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LIVING LIBRARY: Making The Most Of Memories

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Each stage of life is special and rewarding and worth sharing and at a Dallas Center nursing home, they`ve come up with a new way to celebrate all of life's stages.

Ask anyone at Spurgeon Manor and they’ll tell you, life wasn’t always like this.  It used to take less time and effort to get around.  Time itself passed quickly back then, back when schedules were packed.  Back before they packed up and moved to Spurgeon Manor.

Betty McClure has discovered she has time now to let a lifetime worth of memories marinate and to sit and visit while Spurgeon staff member Lauri Rouse listens.

“I`ve always been looking for ways that we can get our residents` stories out there a little bit more,” Lauri says. Last summer, it dawned on her: Spurgeon Manor is a living library.  Why not have the activity staff turn those stories into real life books?

Kathy Mahler and her sister Sandy love to stop by, open their mother Sylvia`s life story book and watch her eyes light up. “Sometimes we`ll ask her questions about things that we don`t necessarily remember like who her best man and maid of honor were and she can come up with the answers pretty often,” Sandy says.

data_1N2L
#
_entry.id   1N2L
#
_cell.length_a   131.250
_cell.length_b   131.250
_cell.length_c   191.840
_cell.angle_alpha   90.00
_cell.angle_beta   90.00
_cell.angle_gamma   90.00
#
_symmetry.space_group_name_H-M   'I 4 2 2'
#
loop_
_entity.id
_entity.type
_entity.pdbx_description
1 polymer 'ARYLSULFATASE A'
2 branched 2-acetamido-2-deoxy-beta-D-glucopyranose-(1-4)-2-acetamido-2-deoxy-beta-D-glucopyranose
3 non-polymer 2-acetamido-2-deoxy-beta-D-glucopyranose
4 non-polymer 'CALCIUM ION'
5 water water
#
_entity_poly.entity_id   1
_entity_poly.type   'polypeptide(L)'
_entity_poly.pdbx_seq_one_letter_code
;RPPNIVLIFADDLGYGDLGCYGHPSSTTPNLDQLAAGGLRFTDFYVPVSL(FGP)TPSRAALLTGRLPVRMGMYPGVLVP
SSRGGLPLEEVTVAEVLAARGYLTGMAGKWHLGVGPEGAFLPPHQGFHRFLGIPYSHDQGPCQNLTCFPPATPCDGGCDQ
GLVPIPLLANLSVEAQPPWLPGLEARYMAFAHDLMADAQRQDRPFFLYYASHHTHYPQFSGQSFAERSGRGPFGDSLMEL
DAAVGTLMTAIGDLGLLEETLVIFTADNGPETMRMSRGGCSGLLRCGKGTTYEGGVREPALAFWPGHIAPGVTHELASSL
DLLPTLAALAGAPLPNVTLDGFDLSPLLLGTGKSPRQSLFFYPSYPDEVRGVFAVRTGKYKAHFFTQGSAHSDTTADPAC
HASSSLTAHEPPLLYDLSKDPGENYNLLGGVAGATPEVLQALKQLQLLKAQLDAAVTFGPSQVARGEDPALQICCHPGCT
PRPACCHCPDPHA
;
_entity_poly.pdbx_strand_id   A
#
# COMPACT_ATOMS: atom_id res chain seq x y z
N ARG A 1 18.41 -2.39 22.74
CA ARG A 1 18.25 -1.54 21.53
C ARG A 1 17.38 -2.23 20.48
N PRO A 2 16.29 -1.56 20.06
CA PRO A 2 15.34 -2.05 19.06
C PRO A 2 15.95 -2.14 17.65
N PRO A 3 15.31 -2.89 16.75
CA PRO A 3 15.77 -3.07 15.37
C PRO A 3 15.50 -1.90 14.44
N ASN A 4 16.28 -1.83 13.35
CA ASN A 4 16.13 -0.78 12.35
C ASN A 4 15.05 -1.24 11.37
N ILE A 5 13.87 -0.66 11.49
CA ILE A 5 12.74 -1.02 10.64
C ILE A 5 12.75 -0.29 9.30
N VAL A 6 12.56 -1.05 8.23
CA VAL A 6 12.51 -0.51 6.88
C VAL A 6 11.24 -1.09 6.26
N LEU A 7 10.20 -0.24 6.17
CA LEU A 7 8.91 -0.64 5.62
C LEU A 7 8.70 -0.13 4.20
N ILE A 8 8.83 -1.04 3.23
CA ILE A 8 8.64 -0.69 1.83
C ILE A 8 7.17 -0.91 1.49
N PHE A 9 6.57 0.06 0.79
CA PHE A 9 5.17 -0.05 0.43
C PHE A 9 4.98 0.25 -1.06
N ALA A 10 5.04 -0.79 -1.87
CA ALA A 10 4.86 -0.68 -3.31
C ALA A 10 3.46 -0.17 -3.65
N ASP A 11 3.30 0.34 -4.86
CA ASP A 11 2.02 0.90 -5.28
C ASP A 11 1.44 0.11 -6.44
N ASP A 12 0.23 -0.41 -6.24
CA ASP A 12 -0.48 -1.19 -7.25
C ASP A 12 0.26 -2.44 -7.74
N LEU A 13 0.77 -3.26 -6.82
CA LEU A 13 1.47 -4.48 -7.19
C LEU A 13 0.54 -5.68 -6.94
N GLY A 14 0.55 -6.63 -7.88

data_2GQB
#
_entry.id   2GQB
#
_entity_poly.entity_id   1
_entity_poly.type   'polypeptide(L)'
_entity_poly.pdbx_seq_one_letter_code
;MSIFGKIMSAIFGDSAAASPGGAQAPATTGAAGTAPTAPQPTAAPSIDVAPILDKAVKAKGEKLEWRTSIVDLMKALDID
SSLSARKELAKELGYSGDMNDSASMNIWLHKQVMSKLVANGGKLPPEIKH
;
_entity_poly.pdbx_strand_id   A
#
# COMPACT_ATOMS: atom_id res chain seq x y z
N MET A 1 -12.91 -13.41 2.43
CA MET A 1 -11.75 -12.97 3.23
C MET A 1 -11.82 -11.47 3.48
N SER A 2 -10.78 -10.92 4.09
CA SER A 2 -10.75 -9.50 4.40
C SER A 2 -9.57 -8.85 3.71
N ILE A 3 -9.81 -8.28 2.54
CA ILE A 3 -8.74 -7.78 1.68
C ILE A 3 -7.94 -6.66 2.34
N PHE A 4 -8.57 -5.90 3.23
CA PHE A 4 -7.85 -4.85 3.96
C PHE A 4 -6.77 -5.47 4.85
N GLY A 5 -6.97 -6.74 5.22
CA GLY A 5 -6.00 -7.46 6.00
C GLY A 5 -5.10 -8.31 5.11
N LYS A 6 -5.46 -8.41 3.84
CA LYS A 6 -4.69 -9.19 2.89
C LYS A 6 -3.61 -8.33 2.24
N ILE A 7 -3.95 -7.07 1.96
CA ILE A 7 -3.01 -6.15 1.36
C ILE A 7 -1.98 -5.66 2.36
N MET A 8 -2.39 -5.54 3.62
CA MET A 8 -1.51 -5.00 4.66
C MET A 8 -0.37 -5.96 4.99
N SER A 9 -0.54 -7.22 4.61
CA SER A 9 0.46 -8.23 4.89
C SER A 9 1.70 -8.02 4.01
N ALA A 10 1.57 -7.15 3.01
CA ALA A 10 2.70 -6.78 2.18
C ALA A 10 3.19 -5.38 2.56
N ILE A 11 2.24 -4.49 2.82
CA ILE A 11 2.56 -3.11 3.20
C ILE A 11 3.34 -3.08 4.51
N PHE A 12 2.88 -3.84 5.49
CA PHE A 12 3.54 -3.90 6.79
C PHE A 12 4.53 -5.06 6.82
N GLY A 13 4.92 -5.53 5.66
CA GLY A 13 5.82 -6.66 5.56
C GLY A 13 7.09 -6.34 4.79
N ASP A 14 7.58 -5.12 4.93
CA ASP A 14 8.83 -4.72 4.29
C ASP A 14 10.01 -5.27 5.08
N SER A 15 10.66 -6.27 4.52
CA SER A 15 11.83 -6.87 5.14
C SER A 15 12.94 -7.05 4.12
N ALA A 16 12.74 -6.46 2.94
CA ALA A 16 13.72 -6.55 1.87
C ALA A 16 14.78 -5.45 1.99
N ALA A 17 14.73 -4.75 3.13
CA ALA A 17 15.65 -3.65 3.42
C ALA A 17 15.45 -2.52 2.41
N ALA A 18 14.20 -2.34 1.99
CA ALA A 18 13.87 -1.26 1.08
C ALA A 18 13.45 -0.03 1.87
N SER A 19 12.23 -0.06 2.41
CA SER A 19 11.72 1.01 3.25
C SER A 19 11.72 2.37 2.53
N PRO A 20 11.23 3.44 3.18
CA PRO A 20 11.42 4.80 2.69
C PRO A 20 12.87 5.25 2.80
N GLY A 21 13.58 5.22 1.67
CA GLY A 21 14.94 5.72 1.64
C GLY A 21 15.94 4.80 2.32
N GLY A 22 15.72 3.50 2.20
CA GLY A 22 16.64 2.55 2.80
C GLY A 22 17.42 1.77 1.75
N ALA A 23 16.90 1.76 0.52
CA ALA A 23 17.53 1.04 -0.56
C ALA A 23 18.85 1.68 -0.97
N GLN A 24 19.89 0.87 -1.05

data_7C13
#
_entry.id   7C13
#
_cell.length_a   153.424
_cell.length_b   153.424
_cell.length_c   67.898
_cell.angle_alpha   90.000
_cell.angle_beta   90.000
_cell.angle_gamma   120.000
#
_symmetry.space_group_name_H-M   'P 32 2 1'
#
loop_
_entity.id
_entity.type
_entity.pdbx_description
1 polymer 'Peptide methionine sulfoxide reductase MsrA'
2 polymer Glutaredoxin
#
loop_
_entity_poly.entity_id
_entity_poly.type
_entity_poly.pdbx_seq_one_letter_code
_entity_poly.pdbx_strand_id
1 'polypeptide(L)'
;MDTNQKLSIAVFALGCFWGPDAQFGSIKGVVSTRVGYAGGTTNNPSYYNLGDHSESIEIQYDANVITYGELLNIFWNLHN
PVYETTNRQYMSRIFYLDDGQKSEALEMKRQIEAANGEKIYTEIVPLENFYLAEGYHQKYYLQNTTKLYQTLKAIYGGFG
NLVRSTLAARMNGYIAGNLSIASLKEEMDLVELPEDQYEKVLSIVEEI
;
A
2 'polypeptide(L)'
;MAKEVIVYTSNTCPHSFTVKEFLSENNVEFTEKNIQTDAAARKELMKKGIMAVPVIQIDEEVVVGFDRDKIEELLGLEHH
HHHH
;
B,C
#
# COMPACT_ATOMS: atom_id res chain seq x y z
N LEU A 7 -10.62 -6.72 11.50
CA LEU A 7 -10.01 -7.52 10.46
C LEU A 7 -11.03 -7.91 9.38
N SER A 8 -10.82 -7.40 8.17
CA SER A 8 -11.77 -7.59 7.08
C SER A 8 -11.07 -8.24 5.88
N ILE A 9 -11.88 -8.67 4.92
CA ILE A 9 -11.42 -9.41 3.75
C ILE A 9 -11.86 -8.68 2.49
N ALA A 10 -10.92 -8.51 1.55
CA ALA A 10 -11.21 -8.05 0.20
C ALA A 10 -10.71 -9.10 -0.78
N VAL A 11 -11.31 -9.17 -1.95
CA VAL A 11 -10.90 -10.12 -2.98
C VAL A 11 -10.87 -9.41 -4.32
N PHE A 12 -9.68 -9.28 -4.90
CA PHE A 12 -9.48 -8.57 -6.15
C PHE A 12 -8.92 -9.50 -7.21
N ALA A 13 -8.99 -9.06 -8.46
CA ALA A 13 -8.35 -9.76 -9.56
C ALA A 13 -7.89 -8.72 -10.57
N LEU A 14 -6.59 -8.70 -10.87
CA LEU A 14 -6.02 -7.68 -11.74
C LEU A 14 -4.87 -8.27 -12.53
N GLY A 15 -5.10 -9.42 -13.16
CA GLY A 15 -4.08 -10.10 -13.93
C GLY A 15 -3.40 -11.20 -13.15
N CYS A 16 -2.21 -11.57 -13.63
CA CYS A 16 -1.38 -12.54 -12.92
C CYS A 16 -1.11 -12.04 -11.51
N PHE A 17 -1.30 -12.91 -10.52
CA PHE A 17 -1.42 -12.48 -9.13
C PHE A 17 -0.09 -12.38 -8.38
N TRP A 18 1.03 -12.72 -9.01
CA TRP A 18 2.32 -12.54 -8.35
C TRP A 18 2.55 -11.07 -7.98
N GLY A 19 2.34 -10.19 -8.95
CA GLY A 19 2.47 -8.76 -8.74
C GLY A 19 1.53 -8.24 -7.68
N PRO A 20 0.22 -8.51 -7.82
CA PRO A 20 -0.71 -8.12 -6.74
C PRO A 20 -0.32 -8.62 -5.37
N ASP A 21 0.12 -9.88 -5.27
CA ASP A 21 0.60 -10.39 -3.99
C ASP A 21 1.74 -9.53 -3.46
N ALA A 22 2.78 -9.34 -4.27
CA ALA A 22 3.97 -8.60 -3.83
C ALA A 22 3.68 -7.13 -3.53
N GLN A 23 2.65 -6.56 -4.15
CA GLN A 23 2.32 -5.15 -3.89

It’s also a good way for staff members to get a quick look at someones life and know what’s important to them.  Flipping through the pages, they`ll learn Sylvia likes music from the 1940`s, likes her food spicy, and wishes more presidents were like FDR.

But the nurses aren`t the only ones learning.

Sylvia’s daughter Kathy explains, “The question was, 'if there was one thing you could do all over again, what would you do?  And she answered, 'I would marry Bob again.'  And that just brought a lump to my throat `cause it solidified my memory of their relationship.”

The books are a way to share, a way to learn, and a way to pass the memories along.

“Then if your grandkids ever do a school project, they can borrow it.  They can borrow it…You betcha and then when I`m through with it they can use it,” Betty says.

The staff at Spurgeon Manor got the idea from a presentation made by the Alzheimer's Association.